As the civil rights movement in Atlanta gained momentum, the Grand lost his own. His mind retained its clarity and sharpness, but pain crippled his shoulders, hands and knees. He spent days on the couch at 540, too stiff to move. Sometimes, his grandsons Bill Clement, Jr. and Bobby Jordan, both students at Morehouse, lifted him from the sofa for a conversation. The Grand had good days when the cortisone injections restored the old fires and bad days when he seemed nearly inanimate except for the groaning. "It was depressing for us," Bill Clement, Jr., recalls, "and traumatic for him."
The Grand’s views had changed since 1956 when he believed that Atlanta need not duplicate the bus boycott in Montgomery. He believed Atlanta a superior and more reasonable place than any other in the South. But now, four years later, the younger generation, and especially M.L. King, Jr., had convinced him that direct action was needed to break through the intransigence of white Atlanta.
The South had become a lead actor on the American stage. It stood alone in a spotlight, forced to justify its social customs. In Atlanta, white leaders struggled to maintain the appearance of racial moderation, but black college students made that increasingly difficult.
John Wesley Dobbs made his final public stand in Atlanta by marching in support of students in front of Rich’s on October 19, 1960, as part of the same protest for which the Rev. Martin Luther King, Jr., was jailed, then sent to Reidsville. One month earlier Dobbs had returned his charge card and closed out his account, paying $159.88. In a letter to Rich’s officials, he said his family had spent more than $3,700 at the store in 1959 and 1960 and that "my Conscience and Self-Respect will no longer allow me to support a business that shows so much unfairness to its Colored Patrons." He noted that dialogue between Rich’s and black leaders, including one conference in which he and Daddy King met Richard Rich, had produced no results. The store’s discriminatory policy, Dobbs wrote, would subject esteemed blacks such as Dr. Ralph Bunche of the United Nations and his own daughter, opera star Mattiwilda Dobbs, to Jim Crow humiliation if they so much as ordered a sandwich at Rich’s lunch counter. "You are caught on the wrong side of a MORAL ISSUE," he wrote. "Already cities like St. Louis, Mo., Louisville, Ky., Nashville, Tenn., Durham, N.C. and Tampa, Fla., have done something about this condition. You continue to do NOTHING about it."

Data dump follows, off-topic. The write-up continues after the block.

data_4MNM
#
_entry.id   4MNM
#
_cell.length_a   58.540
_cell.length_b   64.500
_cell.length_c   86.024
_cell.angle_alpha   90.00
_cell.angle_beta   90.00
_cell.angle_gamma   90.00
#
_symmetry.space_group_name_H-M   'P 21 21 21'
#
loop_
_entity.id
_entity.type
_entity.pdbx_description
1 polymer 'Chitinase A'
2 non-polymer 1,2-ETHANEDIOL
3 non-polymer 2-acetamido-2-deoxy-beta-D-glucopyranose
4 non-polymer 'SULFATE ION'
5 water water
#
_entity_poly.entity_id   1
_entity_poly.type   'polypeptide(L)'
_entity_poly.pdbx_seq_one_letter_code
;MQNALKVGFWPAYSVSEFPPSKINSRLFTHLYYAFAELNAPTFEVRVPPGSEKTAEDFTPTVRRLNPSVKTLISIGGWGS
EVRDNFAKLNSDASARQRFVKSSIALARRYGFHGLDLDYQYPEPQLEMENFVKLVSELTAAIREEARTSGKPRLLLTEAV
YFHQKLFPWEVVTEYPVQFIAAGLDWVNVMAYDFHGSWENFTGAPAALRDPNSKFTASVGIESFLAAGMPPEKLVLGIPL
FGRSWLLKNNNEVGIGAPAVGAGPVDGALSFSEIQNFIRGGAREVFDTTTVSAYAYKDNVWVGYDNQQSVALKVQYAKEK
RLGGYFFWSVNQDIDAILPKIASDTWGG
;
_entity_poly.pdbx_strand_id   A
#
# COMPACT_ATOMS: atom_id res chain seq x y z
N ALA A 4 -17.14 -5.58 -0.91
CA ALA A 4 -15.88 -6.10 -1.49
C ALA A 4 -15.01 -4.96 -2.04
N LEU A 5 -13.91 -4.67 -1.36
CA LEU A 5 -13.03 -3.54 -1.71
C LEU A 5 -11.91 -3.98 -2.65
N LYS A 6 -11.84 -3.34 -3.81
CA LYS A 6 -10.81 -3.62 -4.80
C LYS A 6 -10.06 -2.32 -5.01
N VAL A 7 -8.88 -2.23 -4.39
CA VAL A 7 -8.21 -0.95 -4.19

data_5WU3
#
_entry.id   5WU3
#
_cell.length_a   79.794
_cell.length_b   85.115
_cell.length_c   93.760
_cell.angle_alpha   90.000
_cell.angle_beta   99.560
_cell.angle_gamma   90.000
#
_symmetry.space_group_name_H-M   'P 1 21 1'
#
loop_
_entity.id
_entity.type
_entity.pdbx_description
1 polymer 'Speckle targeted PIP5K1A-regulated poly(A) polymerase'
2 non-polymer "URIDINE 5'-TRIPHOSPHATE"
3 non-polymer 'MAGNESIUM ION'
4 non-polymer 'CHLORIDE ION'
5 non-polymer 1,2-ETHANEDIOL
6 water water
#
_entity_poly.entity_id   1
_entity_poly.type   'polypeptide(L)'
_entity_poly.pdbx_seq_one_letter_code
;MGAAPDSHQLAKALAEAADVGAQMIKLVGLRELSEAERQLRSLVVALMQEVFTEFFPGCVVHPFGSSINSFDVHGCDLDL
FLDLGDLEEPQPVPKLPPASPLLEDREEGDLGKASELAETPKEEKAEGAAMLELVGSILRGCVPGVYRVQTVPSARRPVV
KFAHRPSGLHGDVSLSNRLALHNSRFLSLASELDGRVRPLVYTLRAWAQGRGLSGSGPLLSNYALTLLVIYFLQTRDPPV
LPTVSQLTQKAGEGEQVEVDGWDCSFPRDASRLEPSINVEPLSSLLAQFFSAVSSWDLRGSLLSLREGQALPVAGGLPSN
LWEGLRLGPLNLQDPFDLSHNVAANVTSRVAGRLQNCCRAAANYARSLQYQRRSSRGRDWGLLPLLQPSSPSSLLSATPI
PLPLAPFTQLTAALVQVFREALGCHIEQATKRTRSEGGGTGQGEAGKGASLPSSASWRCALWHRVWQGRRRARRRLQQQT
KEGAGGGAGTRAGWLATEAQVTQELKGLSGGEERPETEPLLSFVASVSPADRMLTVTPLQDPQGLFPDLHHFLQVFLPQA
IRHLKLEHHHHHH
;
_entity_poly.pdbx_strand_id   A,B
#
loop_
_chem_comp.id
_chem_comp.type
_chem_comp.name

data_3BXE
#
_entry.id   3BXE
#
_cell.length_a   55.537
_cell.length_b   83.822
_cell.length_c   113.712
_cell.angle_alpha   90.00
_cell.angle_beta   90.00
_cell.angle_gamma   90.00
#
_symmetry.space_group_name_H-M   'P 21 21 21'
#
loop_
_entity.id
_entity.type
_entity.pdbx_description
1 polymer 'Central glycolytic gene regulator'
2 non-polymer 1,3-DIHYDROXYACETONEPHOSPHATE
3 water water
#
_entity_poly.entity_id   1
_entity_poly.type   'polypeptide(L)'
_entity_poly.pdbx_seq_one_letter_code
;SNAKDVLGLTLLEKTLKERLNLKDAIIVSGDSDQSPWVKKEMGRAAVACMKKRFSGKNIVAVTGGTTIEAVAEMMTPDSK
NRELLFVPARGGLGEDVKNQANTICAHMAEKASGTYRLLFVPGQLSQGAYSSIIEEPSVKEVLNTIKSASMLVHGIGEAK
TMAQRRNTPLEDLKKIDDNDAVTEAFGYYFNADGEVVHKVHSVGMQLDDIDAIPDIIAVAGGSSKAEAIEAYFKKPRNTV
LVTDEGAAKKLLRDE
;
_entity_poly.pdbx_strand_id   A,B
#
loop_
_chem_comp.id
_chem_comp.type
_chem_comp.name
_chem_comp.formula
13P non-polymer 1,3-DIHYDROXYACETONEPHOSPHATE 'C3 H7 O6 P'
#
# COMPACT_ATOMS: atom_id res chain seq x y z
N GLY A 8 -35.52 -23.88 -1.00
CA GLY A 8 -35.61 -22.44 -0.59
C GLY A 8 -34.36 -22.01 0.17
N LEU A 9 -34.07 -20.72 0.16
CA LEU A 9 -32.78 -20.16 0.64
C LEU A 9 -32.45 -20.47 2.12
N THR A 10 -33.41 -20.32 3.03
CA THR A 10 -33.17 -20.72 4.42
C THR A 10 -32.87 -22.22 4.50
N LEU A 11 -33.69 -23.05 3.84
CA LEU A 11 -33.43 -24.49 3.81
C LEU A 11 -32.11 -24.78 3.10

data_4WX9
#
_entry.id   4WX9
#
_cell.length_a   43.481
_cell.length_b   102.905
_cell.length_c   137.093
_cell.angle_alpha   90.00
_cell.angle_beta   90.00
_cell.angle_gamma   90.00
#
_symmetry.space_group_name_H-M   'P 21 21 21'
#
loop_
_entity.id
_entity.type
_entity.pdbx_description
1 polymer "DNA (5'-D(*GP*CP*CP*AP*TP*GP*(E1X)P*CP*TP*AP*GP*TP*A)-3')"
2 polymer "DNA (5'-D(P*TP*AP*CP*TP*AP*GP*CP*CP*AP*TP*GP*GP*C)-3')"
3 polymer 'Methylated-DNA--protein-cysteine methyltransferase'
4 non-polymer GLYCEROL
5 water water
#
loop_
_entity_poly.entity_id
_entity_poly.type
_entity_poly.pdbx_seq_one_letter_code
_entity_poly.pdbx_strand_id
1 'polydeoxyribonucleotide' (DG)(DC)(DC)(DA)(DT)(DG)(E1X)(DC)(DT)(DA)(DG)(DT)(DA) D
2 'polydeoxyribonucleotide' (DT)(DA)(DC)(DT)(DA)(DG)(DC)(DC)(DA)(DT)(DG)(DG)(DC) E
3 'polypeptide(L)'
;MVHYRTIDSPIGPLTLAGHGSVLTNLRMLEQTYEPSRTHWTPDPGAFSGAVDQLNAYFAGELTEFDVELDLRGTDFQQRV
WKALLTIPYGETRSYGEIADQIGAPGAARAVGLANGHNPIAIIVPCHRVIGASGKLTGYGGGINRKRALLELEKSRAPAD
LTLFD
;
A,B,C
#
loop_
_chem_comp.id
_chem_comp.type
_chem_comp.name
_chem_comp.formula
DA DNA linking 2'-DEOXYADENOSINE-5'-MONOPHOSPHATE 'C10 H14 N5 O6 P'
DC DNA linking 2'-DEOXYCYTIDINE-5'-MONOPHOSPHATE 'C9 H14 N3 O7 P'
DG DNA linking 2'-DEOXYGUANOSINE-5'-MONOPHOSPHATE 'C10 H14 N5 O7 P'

As Dobbs stood outside Rich’s in the autumn chill, Reverend Moss watched with awe. The young pastor of the Providence Baptist Church in south Atlanta had heard the Grand speak years earlier in the Morehouse Chapel. That discourse ranged from the glory of the ballot to the fiery destruction caused by John Brown at Harper’s Ferry. Once, in a visit to 540 Houston Street, Moss heard the old man speak in admiration about New York congressman Adam Clayton Powell, Jr., an occasional visitor in the Dobbs house. "He preached the gospel on Sunday and walked the picket lines on Monday," the Grand said. Moss accepted that description as a blueprint for his own career.
In his final hour of protest in Atlanta, the Grand wore a fine three-piece suit and a gray trench coat. His wing-tipped shoes shone and his Dobbs-brand hat set low on his head. An oversized sign was draped from his shoulders. "Wear Old Clothes With New Dignity," it read. "Don’t Buy Here." He stood straight-backed and his countenance held supreme resolve. To those who knew him well, he looked unmistakably old. The flesh on his face sagged from his high cheekbones and somehow made his Indian features stand out. He walked with a group of elder black leaders, including realtor John Calhoun and ministers such as Sam Williams, Daddy King and William Holmes Borders As chairman of the Adult-Student Liaison, Borders had called for the old guard to demonstrate at Rich’s after learning that dozens of black students and M.L. King, Jr., had been arrested. Like the students, the adults protested at Rich’s in shifts, some arriving as others departed.